How to keep plants off the menu for slugs

Kentish Gazette Canterbury & District - East Kent Property - - OUTDOORS -

The ex­plo­sion in the slug even build­ing a pond or wa­ter pop­u­la­tion pre­dicted by fea­ture which will at­tract wildlife ex­perts ear­lier this toads, frogs and newts, all year has been painfully ev­i­dent nat­u­ral preda­tors to the slug. in many gar­dens, as the slimy Some peo­ple rec­om­mend crea­tures have munched their boil­ing up cloves of gar­lic, way through beds, bor­ders and strain­ing off the liq­uid and con­tainer plants. wa­ter­ing around plants with

There are more than 30 types that. Other than that, it’s a case of slug in the UK, some 95% of con­tin­u­ing with dawn and of which are un­der­ground, dusk pa­trols to pick the slugs nib­blin­gonoff.seed­san­d­roots and lay­ing 20-100 eggs mul­ti­ple While many peo­ple opt for times ev­ery year. slug pel­lets, Paul claims that

It is be­lieved that the av­er­age even so-called or­ganic va­ri­eties Bri­tish gar­den con­tains over may harm other wildlife. 20,000 slugs and snails. Slugs But don’t be put off gar­den­ing re­main ac­tive in tem­per­a­tures by slugs. If you are will­ing to of 5C and above, con­sum­ing give the likes of lush petu­nias around 40 times their weight in and hostas a miss next year, the space of a day. there are many plants which

Paul Hether­ing­ton, of charity slugs don’t like, in­clud­ing BugLife, says: “Slugs and aqui­le­gias, gera­ni­ums and snails are big­ger be­cause they fox­gloves. have not spent time in a tor­pid They don’t like cal­en­dula, state of hi­ber­na­tion, they are cos­mos, neme­sia or roses reach­ing ma­tu­rity ear­lier ei­ther. be­cause they haven’t had th­ese Some herbs, such as thyme pe­ri­ods of rest when their body and chives, seem to re­sist their mass re­duces, and they breed ad­vances too. when­ever they are ac­tive, not sea­son­ally.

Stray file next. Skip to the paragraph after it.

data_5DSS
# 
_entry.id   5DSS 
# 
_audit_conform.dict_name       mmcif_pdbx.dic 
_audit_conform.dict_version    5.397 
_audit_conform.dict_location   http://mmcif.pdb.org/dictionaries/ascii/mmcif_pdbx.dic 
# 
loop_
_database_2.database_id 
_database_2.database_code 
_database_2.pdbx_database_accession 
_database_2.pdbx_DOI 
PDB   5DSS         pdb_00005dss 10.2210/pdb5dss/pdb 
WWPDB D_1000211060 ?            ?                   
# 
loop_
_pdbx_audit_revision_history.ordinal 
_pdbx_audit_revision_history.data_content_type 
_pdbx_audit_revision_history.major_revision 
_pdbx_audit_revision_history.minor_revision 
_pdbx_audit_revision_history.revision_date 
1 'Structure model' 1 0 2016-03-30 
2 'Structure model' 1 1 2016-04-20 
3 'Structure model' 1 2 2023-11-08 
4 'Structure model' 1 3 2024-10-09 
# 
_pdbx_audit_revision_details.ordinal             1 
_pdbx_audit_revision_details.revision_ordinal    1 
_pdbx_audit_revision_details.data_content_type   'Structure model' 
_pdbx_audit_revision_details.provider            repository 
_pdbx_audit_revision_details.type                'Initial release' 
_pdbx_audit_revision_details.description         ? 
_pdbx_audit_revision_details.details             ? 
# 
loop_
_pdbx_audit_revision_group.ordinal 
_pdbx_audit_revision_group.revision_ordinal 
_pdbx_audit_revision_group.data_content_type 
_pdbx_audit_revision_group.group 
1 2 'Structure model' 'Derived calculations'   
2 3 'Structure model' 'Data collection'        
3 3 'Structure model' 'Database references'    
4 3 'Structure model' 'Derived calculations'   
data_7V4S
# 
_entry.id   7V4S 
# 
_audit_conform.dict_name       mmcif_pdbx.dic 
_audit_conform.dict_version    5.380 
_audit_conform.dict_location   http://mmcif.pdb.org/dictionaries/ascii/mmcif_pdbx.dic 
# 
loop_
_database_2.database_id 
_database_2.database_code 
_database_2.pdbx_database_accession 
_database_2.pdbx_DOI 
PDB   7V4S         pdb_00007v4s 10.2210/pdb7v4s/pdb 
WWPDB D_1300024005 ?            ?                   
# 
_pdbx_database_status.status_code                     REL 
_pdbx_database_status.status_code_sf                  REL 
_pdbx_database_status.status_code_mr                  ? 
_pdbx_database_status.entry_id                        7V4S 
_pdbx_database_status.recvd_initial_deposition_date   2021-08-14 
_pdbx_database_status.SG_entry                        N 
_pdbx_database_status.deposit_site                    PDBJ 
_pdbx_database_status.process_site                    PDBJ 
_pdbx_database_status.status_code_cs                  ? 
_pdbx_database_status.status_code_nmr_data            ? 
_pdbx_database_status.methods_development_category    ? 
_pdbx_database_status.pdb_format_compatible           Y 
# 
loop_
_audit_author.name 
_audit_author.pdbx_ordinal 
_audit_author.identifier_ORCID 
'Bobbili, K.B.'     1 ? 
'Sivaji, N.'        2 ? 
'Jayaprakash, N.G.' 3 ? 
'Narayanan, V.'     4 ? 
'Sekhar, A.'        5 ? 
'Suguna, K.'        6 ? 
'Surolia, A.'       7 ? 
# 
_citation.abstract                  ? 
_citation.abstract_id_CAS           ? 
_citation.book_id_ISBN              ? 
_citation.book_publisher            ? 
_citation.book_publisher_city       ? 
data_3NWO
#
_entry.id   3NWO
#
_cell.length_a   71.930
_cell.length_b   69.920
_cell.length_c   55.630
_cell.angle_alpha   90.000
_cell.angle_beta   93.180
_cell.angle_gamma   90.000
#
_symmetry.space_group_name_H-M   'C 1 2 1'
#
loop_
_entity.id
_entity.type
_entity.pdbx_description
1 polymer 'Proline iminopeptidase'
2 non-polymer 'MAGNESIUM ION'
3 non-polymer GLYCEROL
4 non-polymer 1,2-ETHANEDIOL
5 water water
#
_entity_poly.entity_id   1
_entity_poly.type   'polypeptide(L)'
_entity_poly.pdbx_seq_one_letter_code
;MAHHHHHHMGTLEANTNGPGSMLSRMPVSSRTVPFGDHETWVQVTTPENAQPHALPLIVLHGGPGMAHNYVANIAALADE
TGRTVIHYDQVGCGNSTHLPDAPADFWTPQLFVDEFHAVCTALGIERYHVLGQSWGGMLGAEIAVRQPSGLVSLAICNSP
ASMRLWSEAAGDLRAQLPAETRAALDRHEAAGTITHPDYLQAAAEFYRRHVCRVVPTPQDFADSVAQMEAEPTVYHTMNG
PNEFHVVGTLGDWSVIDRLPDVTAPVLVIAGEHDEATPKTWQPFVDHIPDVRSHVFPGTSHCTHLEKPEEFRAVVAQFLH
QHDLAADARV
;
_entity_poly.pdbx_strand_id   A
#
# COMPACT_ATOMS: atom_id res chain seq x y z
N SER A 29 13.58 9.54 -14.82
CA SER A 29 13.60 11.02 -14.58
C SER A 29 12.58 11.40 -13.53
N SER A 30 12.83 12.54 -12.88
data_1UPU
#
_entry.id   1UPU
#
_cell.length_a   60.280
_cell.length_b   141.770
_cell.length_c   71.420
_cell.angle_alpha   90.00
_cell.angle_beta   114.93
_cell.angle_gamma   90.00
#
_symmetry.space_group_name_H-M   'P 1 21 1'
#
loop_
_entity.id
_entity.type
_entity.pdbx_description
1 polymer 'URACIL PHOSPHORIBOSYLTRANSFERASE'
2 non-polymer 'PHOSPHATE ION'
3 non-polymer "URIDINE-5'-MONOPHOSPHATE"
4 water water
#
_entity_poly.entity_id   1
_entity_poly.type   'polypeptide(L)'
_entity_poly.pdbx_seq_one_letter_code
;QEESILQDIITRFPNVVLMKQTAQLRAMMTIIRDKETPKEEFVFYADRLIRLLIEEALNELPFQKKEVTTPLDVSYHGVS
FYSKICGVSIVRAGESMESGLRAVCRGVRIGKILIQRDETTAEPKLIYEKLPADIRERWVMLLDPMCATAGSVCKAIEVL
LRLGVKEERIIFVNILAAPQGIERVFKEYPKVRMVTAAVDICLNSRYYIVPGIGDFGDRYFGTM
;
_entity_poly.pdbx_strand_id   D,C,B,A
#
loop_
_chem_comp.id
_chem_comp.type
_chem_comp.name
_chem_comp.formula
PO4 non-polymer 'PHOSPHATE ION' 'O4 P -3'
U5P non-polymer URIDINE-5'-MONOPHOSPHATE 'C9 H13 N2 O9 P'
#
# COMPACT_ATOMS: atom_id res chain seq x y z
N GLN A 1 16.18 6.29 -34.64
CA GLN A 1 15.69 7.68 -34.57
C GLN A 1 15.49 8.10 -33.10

“When it’s hot and dry they will hi­ber­nate, but be­cause of the weather, we have seen 11 months of slug and snail ac­tiv­ity in the UK, whereas it used to be around seven.”

Mild, wet win­ters and wet sum­mers have boosted slug pop­u­la­tions, but the sit­u­a­tion has been ex­ac­er­bated by the loss of nat­u­ral preda­tors in­clud­ing hedge­hogs, thrushes, frogs, toads and ground bee­tles, which feed on slugs and help re­tain the bal­ance of na­ture, he says.

Deter­rents in­clude cop­per tape around plant pots, plac­ing sharp sand or crushed eggshells around plants, or

Left, the leop­ard slug, aka Li­max max­imus; right, the yellow slug, aka Li­max Flavus

Newspapers in English

Newspapers from UK

© PressReader. All rights reserved.